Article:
Within the region which I represent in part there are many organisations connected with shipbuilding and ship repairing. Newcastle university has the largest and the foremost naval architecture department of all universities in Britain. The South Shields technical college has an internationally known marine college. The British Ship Research Association has its headquarters in Wallsend. British Shipbuilders has its headquarters in Newcastle. British Ship Repairers has its headquarters in South Shields. If the Government destroy the shipbuilding industry, there will be serious consequences in the North-East, including the Tyne and the Wear.

In October the Tyne and Wear county council published a paper in which it listed the firms that announced redundancies between June and August. The following major job losses were reported in the press: Tyne Ship Repairers, South Shields, 1,000; Comings, Sunderland, 440; William Press, South Shields, 330; H. K. Porter Ltd., Newburn, 86; Lack-Johnson, Washington, 70; Caterpillar Tractors, Birtley, 60; Crompton Parkinson, South Shields, 60; and Ronson, North Shields, 50. The list is almost endless. The purpose of the Bill is to sell off the naval warship yards, and if it is enacted it will destroy the British shipbuilding industry. That will put another 200,000 in the Northern region on the dole, workers who rely on shipbuilding, ship repairing and marine engineering.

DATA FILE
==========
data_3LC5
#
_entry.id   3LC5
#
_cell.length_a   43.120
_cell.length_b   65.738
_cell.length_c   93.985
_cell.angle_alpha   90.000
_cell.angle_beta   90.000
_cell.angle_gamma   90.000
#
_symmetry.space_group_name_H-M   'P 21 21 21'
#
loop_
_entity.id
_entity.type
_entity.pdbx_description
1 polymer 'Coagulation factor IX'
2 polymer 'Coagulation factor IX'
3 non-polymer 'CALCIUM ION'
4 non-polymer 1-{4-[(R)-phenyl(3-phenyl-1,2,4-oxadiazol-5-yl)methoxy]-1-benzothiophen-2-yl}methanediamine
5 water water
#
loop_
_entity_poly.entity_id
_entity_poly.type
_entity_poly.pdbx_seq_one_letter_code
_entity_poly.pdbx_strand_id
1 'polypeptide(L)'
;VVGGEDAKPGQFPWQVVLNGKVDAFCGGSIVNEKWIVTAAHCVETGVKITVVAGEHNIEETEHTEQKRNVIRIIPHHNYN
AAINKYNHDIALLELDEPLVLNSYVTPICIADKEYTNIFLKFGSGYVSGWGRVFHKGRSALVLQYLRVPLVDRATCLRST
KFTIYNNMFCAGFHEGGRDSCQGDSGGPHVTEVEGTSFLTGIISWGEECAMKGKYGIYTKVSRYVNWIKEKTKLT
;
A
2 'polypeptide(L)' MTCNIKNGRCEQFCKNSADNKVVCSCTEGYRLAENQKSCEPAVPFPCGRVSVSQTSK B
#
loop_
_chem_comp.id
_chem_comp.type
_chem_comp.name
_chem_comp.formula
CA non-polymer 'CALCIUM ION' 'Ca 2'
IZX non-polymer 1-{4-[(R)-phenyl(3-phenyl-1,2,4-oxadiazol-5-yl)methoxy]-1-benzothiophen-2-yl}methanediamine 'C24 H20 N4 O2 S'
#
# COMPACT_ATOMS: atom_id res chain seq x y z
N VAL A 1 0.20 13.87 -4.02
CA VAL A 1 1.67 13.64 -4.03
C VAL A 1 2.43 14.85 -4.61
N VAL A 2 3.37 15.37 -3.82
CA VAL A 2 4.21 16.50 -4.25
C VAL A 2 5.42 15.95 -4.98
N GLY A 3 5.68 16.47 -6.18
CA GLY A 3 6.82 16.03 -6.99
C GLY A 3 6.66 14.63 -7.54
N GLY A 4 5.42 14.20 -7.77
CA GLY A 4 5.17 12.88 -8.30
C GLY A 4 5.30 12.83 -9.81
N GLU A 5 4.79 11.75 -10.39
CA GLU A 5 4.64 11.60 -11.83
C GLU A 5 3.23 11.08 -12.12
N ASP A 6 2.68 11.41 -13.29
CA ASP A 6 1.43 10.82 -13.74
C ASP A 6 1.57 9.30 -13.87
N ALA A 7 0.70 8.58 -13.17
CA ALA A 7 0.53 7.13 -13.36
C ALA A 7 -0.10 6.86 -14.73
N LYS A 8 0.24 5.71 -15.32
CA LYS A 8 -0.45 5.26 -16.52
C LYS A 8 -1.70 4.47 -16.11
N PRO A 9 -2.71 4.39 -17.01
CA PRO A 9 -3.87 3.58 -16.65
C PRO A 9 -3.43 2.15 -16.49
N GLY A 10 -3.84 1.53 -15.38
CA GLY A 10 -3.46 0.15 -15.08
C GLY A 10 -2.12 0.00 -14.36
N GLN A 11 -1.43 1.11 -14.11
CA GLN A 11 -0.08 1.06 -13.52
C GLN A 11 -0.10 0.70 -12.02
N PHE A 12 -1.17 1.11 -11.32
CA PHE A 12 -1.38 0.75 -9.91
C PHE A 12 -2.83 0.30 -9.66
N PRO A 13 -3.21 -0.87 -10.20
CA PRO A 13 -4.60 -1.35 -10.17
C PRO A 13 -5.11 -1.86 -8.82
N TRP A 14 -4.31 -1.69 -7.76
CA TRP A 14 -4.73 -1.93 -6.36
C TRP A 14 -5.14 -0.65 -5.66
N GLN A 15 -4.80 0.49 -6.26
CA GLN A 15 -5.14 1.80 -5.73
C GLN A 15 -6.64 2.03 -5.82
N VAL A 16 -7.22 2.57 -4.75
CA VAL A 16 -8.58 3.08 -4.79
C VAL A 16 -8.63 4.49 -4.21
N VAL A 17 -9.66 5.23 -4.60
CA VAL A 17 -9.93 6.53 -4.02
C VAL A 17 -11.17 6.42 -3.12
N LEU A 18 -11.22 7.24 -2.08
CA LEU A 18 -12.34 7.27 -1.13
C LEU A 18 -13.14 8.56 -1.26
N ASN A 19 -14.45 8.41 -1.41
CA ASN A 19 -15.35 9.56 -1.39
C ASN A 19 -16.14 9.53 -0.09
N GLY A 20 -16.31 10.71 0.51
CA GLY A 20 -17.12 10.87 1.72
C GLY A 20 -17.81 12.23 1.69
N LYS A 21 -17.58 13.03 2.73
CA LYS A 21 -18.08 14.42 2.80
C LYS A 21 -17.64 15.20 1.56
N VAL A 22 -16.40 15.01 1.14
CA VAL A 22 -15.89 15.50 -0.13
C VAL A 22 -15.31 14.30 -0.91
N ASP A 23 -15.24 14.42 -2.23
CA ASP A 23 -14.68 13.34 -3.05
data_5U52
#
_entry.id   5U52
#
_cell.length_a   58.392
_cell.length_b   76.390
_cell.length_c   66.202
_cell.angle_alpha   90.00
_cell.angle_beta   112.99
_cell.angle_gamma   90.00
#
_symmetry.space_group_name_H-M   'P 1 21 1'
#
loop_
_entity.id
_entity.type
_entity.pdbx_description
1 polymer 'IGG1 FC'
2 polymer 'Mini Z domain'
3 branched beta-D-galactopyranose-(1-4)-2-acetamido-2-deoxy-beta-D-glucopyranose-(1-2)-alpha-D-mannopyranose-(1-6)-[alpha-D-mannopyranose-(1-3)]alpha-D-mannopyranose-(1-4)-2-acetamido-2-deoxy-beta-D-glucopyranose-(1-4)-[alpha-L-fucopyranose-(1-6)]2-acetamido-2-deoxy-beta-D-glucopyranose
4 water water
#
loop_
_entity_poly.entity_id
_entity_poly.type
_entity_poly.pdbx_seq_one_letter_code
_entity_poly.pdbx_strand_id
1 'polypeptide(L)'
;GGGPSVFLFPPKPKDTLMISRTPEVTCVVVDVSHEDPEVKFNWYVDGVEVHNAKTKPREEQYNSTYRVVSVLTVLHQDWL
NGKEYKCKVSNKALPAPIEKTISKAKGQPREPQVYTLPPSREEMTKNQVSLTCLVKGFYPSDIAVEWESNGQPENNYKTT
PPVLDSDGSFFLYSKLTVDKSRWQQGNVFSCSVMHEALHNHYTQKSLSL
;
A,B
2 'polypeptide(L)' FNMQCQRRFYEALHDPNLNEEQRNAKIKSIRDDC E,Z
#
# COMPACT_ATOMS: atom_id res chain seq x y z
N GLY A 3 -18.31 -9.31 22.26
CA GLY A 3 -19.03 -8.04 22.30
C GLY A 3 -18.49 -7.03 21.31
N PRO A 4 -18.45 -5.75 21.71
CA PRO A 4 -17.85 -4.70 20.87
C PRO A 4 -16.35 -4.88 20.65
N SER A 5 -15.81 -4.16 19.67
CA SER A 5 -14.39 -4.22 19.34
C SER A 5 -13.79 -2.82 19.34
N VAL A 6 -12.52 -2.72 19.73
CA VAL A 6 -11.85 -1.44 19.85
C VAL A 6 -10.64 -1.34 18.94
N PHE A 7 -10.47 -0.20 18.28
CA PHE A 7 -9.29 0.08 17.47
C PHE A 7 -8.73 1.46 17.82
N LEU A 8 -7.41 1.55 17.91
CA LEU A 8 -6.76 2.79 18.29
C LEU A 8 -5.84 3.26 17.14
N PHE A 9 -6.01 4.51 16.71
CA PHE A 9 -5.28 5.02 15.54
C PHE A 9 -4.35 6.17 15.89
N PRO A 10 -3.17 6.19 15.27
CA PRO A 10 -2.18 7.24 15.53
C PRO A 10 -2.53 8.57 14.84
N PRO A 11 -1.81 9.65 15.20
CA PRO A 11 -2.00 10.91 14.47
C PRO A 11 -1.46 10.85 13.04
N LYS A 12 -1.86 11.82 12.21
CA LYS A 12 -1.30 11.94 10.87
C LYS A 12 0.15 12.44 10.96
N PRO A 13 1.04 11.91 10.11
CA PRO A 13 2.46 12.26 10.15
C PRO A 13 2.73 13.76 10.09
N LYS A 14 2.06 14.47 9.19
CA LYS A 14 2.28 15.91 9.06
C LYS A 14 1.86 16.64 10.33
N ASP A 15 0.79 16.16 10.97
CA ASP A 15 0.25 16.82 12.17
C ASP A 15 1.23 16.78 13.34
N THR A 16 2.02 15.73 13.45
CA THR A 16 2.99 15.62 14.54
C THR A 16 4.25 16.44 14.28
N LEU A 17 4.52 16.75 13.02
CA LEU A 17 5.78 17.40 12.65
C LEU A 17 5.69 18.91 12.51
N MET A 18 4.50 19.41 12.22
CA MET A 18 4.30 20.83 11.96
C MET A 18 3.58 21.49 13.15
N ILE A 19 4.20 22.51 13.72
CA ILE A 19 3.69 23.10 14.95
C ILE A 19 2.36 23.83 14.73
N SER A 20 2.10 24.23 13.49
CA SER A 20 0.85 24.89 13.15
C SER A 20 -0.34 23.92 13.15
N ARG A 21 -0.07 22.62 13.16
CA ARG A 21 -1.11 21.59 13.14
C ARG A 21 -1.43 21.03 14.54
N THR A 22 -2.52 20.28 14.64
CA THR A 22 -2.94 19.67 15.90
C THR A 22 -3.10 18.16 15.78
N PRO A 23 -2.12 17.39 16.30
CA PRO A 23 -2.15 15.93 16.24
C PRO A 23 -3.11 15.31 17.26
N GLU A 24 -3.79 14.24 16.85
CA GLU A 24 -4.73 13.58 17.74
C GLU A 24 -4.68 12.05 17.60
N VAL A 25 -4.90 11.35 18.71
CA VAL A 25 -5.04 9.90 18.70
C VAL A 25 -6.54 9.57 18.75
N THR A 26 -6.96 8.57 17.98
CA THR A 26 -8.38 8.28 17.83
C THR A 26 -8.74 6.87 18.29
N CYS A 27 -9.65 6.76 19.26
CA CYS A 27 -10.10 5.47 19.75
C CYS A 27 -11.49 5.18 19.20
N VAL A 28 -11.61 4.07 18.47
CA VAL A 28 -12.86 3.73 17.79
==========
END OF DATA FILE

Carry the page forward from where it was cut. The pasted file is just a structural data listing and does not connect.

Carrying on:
It is nonsense to talk about saving public expenditure when it costs £5,000 a year to put a shipbuilding worker on the dole. Jarrow is known as the town that was murdered in the 1930s. It already has one of the highest rates of unemployment in Britain. The last ship repairing yard in my constituency, Mercantile Dry Dock, is being closed this year. The last pit in my consituency, Bolden colliery, is being closed this year. The last steel plant in my constituenccy is under threat. The South Tyneside metropolitan district council, which embraces the constitueny of my hon. Friend the Member for South Shields (Dr. Clark), recently commissioned a survey. It revealed pockets of over 50 per cent. male unemployment.

The Mercantile Dry Dock, Bolden colliery and other work places worked throughout the Second World War despite Hitler's bombs, but they cannot continue under the policies introduced by the Government. Their policies are having more effect on my constituency than the German bombers.